Some of them were badly broken, some others rusted, while yet others’ wheels had come off.
They included metal cots, tables, drip-stands, oxygen cylinders and trolleys that once formed the healthcare facilities of the Government Mental Health Centre here.
They were condemned to be kept at some dusty corners of the hospital for years until a week ago when a group of National Service Scheme (NSS) volunteers from the Government Engineering College, Kozhikode, landed on the hospital campus. They had arrived there for a week-long camp as part of a State-wide project ‘Punarjani,’ jointly organised by the Kerala State Youth Welfare Board and the NSS Technical Cell. The project was primarily aimed at giving a rebirth (Punarjani) to the damaged and out-of-use furniture and other healthcare facilities at government hospitals across the State by repairing them with the help of the Technical Cell of the NSS from different parts of the State.
“We repaired around 250 articles including metal furniture, drip-stands trolleys and metal shelves, which were in disrepair,” said Rakesh Rajan, volunteer secretary of the unit.‘As good as new’
Over 70 volunteers were part of the camp, which was a residential programme with talks, interactive sessions and cultural programmes during the evenings. The camp, Rakesh said, saved around Rs.8 lakh for the government by way of fixing and repainting the broken articles. The volunteers cut, welded, fixed and painted furniture and other equipment that were dumped at various corners of the hospital. “All the repaired items are as good as new now and can be used for a long time,” said N.V. Sreejin, an active volunteer at the camp.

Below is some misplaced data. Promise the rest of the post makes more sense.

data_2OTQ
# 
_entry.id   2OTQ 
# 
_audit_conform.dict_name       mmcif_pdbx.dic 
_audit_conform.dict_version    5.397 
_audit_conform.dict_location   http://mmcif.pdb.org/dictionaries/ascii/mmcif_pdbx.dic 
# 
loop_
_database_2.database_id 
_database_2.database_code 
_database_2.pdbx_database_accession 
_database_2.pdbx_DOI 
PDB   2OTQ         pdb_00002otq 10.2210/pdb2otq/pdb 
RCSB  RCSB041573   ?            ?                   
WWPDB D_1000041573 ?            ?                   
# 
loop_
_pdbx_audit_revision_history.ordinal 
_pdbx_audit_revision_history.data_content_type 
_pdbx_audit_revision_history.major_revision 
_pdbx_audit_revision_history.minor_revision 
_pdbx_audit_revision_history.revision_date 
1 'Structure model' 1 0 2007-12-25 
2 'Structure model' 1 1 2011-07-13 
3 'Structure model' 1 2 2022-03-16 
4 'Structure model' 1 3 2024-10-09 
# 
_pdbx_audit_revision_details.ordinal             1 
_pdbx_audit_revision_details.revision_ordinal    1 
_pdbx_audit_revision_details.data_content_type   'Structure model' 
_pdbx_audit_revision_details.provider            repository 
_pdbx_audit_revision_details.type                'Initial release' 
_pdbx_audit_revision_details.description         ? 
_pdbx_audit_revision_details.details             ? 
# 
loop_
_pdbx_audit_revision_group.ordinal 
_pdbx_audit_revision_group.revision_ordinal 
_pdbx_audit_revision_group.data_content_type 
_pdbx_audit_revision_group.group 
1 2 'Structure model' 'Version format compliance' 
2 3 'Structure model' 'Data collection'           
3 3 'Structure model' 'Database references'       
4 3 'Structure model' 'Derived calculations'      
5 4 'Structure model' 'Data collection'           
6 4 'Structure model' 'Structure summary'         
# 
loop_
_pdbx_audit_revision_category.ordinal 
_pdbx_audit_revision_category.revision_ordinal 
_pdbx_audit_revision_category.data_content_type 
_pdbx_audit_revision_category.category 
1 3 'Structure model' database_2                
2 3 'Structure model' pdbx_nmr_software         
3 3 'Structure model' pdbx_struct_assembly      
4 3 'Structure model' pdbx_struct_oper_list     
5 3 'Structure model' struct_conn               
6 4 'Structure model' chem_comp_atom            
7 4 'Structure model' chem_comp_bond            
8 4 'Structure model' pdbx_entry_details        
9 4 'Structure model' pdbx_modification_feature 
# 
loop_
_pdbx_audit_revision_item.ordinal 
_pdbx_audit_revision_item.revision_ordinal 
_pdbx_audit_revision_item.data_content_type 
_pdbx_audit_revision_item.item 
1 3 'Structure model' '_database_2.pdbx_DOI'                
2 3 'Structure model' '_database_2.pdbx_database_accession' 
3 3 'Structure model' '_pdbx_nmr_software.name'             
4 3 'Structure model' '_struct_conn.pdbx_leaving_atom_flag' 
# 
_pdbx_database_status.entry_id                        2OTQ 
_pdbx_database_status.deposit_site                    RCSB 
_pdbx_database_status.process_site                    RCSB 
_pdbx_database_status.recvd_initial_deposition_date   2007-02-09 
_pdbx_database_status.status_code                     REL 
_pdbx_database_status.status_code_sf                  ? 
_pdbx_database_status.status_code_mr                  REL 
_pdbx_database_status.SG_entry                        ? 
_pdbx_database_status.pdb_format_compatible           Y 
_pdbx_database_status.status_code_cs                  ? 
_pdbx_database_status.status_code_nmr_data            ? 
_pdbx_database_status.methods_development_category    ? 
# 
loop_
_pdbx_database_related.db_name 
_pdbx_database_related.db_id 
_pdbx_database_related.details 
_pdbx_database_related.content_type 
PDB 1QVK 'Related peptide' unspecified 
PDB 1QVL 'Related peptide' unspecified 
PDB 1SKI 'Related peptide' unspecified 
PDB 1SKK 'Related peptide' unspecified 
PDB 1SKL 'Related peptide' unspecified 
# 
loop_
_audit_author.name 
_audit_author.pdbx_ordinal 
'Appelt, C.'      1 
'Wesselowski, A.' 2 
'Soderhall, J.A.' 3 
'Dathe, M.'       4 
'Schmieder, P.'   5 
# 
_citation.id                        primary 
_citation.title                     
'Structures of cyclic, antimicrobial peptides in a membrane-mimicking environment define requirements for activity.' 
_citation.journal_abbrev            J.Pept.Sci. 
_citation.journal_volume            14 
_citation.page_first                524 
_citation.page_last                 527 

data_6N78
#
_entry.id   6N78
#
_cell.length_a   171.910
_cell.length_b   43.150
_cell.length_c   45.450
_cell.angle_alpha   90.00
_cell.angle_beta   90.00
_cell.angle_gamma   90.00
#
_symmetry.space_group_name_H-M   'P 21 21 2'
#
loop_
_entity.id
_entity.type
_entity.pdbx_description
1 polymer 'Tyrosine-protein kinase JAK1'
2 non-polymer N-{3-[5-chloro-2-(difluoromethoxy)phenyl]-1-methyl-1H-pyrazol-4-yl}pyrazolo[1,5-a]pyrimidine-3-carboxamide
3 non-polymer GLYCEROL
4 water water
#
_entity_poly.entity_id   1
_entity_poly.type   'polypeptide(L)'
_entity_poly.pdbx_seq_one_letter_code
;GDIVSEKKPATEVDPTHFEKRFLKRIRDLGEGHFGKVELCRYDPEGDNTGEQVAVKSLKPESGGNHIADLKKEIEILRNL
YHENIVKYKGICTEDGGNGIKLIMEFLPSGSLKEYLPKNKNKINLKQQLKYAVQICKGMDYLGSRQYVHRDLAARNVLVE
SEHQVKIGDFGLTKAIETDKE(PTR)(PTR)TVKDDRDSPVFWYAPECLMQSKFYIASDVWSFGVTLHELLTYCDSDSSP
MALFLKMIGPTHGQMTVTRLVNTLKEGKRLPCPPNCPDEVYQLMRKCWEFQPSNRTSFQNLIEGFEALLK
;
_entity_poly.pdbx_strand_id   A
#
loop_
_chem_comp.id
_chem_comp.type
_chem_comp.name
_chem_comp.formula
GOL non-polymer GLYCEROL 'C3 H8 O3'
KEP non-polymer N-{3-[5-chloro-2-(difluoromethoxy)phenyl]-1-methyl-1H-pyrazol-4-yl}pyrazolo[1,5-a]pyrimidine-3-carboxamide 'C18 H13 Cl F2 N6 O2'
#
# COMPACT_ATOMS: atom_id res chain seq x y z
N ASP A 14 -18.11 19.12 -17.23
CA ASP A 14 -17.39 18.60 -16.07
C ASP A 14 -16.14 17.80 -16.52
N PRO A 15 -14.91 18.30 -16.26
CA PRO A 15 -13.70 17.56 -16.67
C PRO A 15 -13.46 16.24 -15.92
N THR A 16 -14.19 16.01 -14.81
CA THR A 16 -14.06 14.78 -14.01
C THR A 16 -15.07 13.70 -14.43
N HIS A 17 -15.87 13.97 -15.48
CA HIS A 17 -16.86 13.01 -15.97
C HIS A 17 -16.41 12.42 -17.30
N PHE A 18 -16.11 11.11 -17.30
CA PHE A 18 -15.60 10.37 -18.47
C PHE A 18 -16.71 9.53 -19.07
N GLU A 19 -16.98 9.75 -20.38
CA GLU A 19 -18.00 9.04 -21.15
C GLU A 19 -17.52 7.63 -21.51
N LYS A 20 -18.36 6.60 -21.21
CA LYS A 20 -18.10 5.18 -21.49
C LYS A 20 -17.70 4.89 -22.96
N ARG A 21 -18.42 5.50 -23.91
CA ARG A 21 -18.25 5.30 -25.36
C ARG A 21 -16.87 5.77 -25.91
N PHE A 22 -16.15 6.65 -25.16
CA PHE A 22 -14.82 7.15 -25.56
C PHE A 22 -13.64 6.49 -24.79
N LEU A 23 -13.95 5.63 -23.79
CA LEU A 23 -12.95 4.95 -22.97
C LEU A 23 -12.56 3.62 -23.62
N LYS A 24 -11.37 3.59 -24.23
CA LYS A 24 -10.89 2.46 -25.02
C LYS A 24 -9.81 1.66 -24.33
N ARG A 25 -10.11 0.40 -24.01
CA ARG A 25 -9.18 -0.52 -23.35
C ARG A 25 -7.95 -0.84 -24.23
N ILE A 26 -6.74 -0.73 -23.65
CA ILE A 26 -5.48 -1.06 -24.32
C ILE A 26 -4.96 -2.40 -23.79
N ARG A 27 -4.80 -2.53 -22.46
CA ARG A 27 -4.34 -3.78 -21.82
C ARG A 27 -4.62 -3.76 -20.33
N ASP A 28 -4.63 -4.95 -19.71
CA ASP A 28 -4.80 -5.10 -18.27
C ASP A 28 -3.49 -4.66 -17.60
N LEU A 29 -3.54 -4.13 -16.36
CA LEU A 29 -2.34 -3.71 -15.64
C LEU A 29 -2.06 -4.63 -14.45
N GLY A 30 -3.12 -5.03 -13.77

The volunteers said the days spent at the hospital moving, enriching. They found it depressing that many inmates were overstaying even after they were cured, since there was no one to claim them. “It taught us a lot about life,” said Muhammed Firoz, a convener of the camp.
The unit also presented several cultural programmes, including a Christmas carol, for patients. Abid Tharavattath, the unit’s programme officer, said the camp was also about giving an opportunity to volunteers to explore their individual potential.
“Facilitating a self-discovery is a core objective of the NSS. When the volunteers pack their bags after the valedictory on Friday night, all of them, I am sure, will be transformed individuals,” said the programme officer.
Though the camp concludes on Friday, the unit will continue to monitor the efficacy of the items they repaired.
“We have sought suggestions from all the nine wards of the hospital,” said Rakesh. The suggestions will be submitted to the State coordinator of the programme. “If the authorities want us to, we will come back and do our best to improve the lives of the people here,” he said.